By Jeremy Wise, Army Flier StaffJanuary 22, 2010
FORT RUCKER Ala. -- While most teenagers opted to spend time with Families or friends during the past three months, 11 teenagers here selected a path that taught them important life skills.
Jan. 16, Child and Youth School Services staff, parents and mentors honored them for their efforts at the CYSS building.
The teens recently completed the 12-week HIRED! program's first term. The program places youth ages 15-18 in Directorate of Family and Morale, Welfare and Recreation jobs, allowing them to explore possible career opportunities, said Sasha LaForge, CYSS workforce preparation specialist.
During the term, the teenagers committed to at least 15 hours of work per week plus attended one financial, three workforce preparation and two postsecondary workshops. The workshops taught them how to create budgets, balance job responsibilities and helped them explore possible careers, CYSS officials said.
"Students graduating from high school are facing profound social, technological and economic challenges," CYSS Facility Director Eugene Johnson said at the ceremony. "The goal of the HIRED! apprentice program is to help teens develop the necessary confidence and employer-valued abilities to succeed in today's competitive job market."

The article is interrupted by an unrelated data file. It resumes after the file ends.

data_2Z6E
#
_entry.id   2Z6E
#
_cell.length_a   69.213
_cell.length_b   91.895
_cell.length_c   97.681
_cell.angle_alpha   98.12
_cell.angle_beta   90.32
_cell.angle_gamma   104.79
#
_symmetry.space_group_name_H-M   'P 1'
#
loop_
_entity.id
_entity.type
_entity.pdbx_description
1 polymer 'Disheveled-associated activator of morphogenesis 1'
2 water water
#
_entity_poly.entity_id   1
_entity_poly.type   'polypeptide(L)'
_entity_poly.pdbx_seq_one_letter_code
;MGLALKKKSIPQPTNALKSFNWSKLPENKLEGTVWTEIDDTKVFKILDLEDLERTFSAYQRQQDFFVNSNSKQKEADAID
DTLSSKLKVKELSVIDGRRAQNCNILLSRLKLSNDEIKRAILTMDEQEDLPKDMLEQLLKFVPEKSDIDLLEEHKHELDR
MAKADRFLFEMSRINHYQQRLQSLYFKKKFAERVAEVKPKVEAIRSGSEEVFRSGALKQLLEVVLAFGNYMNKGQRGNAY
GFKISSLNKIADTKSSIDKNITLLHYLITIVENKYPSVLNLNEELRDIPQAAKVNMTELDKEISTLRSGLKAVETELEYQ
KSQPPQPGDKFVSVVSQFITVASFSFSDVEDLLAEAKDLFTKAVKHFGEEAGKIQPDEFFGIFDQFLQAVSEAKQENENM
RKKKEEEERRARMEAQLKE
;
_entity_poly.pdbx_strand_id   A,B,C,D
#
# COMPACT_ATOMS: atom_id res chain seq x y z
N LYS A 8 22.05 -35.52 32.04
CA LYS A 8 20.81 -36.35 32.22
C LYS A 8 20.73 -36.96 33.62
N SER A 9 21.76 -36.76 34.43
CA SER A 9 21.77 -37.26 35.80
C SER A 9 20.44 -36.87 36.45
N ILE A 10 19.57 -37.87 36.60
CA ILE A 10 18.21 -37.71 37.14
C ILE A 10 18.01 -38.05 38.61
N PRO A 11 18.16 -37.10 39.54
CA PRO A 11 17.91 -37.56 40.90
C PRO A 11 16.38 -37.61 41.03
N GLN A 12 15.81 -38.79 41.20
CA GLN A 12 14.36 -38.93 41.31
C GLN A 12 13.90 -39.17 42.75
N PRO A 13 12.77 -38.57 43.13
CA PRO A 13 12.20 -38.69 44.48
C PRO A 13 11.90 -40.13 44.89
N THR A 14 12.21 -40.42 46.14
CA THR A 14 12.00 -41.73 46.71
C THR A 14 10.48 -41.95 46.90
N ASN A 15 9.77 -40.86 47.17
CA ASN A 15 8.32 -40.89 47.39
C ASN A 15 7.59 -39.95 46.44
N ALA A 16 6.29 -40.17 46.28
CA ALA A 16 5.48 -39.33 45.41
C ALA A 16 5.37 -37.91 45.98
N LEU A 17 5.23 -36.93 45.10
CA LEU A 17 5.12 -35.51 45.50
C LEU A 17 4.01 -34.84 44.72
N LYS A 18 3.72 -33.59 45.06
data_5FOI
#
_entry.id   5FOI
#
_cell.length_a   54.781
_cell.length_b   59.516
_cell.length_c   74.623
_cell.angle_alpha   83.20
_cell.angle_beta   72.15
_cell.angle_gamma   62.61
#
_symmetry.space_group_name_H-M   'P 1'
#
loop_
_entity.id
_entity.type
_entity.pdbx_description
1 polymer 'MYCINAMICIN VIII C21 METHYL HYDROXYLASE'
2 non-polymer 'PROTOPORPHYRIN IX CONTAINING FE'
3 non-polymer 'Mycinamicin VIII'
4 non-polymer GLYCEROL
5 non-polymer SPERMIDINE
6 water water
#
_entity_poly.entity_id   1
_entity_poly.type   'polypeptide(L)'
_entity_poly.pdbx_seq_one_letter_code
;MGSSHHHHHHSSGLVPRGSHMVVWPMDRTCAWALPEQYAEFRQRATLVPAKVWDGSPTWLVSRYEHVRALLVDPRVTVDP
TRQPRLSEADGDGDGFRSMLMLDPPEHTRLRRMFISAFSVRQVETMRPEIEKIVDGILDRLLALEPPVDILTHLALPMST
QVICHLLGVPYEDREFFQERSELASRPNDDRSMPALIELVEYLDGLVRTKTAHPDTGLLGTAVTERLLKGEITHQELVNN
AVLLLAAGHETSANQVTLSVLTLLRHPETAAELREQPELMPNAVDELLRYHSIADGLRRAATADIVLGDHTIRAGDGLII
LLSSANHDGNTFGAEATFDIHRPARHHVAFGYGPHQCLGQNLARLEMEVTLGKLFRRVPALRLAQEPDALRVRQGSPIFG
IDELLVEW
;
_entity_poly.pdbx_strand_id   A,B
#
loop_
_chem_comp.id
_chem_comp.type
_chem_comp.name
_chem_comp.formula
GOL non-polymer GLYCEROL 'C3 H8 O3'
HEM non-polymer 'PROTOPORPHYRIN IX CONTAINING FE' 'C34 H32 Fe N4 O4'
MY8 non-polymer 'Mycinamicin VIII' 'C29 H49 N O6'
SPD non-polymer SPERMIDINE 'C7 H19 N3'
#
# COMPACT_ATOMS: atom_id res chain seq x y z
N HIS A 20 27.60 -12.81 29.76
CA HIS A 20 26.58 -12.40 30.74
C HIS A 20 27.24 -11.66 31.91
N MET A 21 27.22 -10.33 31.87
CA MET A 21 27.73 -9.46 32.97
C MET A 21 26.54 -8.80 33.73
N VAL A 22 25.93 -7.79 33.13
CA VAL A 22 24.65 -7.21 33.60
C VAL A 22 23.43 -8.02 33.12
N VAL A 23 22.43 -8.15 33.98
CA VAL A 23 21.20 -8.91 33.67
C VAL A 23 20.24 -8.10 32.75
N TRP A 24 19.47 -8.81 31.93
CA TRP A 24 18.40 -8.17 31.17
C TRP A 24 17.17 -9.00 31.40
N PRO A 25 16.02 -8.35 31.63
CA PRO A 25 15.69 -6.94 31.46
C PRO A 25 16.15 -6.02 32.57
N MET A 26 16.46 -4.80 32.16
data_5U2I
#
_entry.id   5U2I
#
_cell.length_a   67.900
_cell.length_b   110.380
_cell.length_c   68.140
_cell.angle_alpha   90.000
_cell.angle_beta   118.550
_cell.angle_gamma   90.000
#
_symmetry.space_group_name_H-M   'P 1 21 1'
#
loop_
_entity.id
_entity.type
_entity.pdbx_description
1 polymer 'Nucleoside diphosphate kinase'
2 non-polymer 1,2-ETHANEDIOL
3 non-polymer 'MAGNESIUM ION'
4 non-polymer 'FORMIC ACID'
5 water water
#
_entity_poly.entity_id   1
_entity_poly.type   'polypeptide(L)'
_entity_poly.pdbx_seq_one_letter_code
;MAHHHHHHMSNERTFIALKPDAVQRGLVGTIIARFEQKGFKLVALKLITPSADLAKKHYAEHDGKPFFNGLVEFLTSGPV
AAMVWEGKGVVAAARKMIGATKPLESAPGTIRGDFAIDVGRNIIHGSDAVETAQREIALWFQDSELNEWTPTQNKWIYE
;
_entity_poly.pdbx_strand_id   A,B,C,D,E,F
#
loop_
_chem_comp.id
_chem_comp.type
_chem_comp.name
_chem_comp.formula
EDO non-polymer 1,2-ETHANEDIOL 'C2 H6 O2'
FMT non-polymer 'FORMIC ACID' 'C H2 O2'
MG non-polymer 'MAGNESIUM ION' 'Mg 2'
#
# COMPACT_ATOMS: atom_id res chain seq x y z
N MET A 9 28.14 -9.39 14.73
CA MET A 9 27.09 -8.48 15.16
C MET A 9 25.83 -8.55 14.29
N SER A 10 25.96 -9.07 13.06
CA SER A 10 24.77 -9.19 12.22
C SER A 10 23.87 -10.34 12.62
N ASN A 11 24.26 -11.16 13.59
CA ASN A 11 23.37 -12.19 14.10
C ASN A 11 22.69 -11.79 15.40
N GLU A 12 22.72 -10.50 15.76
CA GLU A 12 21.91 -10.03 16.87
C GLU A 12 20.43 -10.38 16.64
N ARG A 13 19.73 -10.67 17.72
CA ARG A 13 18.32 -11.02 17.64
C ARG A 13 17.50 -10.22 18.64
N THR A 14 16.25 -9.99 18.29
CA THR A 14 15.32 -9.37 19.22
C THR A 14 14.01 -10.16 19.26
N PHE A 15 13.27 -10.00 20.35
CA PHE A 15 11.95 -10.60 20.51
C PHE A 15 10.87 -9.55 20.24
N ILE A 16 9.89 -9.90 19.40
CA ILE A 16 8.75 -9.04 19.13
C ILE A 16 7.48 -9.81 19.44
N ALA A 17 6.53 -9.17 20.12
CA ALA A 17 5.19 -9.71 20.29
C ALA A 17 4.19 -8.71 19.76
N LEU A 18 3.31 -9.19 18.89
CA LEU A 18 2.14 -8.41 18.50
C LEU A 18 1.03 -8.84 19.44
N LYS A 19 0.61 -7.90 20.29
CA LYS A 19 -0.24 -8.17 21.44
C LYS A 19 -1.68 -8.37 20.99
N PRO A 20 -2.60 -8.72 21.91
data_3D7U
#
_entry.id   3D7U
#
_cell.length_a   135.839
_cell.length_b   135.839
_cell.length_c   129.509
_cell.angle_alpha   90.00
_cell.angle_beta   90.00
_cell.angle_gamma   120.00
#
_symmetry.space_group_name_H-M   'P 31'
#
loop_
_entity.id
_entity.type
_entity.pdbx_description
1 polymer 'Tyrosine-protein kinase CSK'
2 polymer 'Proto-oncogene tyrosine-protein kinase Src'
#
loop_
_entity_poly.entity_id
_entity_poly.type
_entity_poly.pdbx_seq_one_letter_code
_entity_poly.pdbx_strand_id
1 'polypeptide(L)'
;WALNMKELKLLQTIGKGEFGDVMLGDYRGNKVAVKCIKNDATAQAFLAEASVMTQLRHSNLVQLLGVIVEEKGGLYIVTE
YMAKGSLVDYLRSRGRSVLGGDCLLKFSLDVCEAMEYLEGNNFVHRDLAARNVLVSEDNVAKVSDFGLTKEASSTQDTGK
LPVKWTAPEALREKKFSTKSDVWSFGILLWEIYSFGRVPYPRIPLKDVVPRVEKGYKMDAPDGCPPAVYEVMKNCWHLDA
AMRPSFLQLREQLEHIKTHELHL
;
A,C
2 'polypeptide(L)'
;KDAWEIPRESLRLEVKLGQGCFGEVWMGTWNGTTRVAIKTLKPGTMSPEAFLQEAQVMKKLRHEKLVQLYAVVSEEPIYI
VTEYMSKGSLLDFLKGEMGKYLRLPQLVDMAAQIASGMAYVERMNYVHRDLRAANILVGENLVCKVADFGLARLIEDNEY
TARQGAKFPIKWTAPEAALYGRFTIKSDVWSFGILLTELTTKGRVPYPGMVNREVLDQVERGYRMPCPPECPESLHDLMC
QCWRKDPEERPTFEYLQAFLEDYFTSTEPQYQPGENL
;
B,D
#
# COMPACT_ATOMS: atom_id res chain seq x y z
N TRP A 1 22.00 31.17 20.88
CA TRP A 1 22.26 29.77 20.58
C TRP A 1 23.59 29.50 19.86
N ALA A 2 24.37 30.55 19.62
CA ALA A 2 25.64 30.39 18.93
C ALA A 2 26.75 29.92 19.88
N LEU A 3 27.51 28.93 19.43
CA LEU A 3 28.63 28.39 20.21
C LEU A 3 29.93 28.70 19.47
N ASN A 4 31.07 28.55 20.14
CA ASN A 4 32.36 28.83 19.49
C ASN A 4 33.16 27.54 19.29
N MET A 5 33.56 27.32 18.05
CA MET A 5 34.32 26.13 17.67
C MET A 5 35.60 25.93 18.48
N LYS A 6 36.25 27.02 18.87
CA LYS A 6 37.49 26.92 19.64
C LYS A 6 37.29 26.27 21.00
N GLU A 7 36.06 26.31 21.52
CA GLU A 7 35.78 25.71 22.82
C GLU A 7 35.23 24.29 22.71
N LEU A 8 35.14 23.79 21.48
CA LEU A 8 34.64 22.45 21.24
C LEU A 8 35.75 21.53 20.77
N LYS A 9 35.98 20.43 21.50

LaForge said the youth learned many life skills during the process.
"They realize commitment is very important. They had other activities going on. It taught them commitment and responsibility," she said.
Teenagers who completed the program echoed LaForge's sentiments.
"It was a good experience. I learned about responsibility and doing stuff right now and not later," Reaiah Tyson, daughter of Army Reservist Spc. LaCresha Tyson, said. Tyson worked as an assistant for Sheila Shepard, School of Knowledge, Inspiration, Exploration and Skills instructional program specialist.
Despite wanting to become a neurologist, Tyson said the job prepared her for college and a career by becoming accustomed to filling out applications, providing a rAfAsumAfA boost and teaching her how to work with others.
Patrick Johnson, son of Maj. Robert Bailey and Capt. Elizabeth Johnson-Bailey, said the HIRED! program provided him a career focus. Johnson, who worked with the Auto Craft Center, aspires to become either an automobile mechanic or a police officer.
Johnson-Bailey said she saw her son mature significantly through the program.
"You can see the maturity. He learned about a budget," she said. "Before, he wasn't as focused on what he wanted to do."
Program mentors who guided the youth believe HIRED! is a worthwhile teen program.
"It is definitely a great program. Sometimes as adults, we forget they need mentoring," Shepard said, noting she has requested two assistants for the next HIRED! term. "They learn the ins-and-outs of being responsible. They learn life is not easy."
Preliminary work for the next term begins in February, LaForge said. For more information or to sign up, call 255-2246.